I just ordered (for about $68.) cables that will extend each solar suitcase to a total of 20 ft from the batteries. I believe this is plenty of room to move in almost any situation. The cost for using extender cables? 1.5% power is lost in the extra 10 ft. of cabling – but with some creative adjustments (tech support will help) in the solar controllers, the batteries can STILL be charged as the panels have a max output of 19 volts.
Generating Power is great, but what was I going to do with it?
My needs when I’m “off grid” are simple. I want to be able to run the furnace overnight (if needed). Run lights when needed. Keep my cell phone and laptops charged, and run on occasion a motor for my air mattress and my water pik. I have no need (nor expectation) to run the microwave, A/C, or even a TV (I get most of my tv through the computer anyway). With those goals in mind, I settled in on a Wagan 400 watt pure sine wave inverter.
Monitoring the System
Here is where the purists will disapprove! Instead of a trimetric 2030 (the industry standard for monitoring your batteries to see how they’re charging/discharging), I elected to forgo the (approx.) $200. cost (with required accessories) for my system. I opted for the Innova 3721 battery system and charging monitor for a grand cost of about $13 bucks! Update: I also (finally) purchased a simple digital multi-meter so I can test at the battery terminals directly.
Here is my reasoning: Using my 12v (cig lighter) receptacle next to my bedroom TV I can monitor voltage. Here is what I found:
Typical voltage measured during the day during peak charging hours: 14.36 volts (as much as 14.63 has been observed by taking randomly timed measurements)
Typical early evening voltage (with all lights off and nothing plugged in): 12.92 volts
Typical early morning voltage (after a night of keeping my phone and 2 laptops charged AND periodically running lights on): 12.29 volts
Lowest observed voltage (after a night where the temperature dropped to the high 20’s and the furnace ran off/on much of the night): 11.95 volts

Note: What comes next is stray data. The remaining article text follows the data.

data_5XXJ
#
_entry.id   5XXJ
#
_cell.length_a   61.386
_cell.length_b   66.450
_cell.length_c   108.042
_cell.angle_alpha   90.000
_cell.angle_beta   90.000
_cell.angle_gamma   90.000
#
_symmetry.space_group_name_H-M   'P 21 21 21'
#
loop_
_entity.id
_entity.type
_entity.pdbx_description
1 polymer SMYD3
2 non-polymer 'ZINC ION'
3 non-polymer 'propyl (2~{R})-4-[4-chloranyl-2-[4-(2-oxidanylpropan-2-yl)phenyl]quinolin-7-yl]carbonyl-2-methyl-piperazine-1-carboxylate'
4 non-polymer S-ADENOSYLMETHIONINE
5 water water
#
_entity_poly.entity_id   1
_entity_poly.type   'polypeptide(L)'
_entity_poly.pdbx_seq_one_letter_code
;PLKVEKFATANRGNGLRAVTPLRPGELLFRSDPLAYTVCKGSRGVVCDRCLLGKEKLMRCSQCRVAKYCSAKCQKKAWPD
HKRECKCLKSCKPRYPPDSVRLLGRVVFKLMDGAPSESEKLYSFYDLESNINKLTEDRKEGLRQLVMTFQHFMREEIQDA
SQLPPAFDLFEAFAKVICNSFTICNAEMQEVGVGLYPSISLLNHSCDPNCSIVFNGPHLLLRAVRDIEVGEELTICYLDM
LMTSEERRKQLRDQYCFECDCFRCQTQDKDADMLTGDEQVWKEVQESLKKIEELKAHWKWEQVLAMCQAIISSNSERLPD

What does all this mean (to me)? Well, it is my understanding that the batteries are 50% discharged when they are producing 12.2 volts. Note my lowest was 11.95v (using the remote 12v testing device). The next time I experience these conditions, I will check the batteries directly on their terminals to see if in fact I’m dipping under the 50% discharge line. Again – this dip occurred only one night, for a few hours as the furnace was running frequently and temperatures dropped into the 20’s. Naturally my first concern was to avoid any kind of freeze in my plumbing!
Rather than wire a trimetric – a wiring nightmare in my view – into my system, I have chosen to rely upon this basic voltmeter and do what it takes to stay over 12.2 volts. I have now tested the system on three separate occasions – for one day, then for 5 days, then for 4 days. On the longer tests, I can affirm I am “self-sustaining” – using as much power as I produce as each morning the voltage was amazingly close to 12.29 volts. The only exception was the night I opted to “hammer” the furnace to keep warm and that did push the voltage under 12 – a voltage level – and temperatures with no hookups – I’d prefer to avoid.
I give credence to “solar bob’s” words of advice – but I then yield to those who have installed many solar setups and have a track record of satisfied customers who are not even adding in the voltmeter that I purchased. I decided I did not want to “fly blind”, but did want to insure I had some way of measuring the batteries output – but by a method that did not involve adding new wiring from the battery box to the living quarters of my RV.
In closing… I hope you found this information helpful. I’m here to provide real-time feedback and I appreciate yours in the space provided below…
Before you go, here are two articles you may find helpful – written by a fellow RV’er –
Category: RV Solar Power - Going off the Grid
About the Author (Author Profile)Alan Sills is a full-time RV'er and has been since 2011. A science educator at heart, Alan has realized that its important to maintain an income stream while "on the road". He writes about RV life, RV issues, and living an entrepreneurial lifestyle.
Sites That Link to this Post
- Solar Power - guest post by Tom Dansby | October 4, 2015
- Great Camping Experiences In and Around Helena Montana | November 18, 2015
- Exceptional RV Camping near Helena Part 2 | November 30, 2015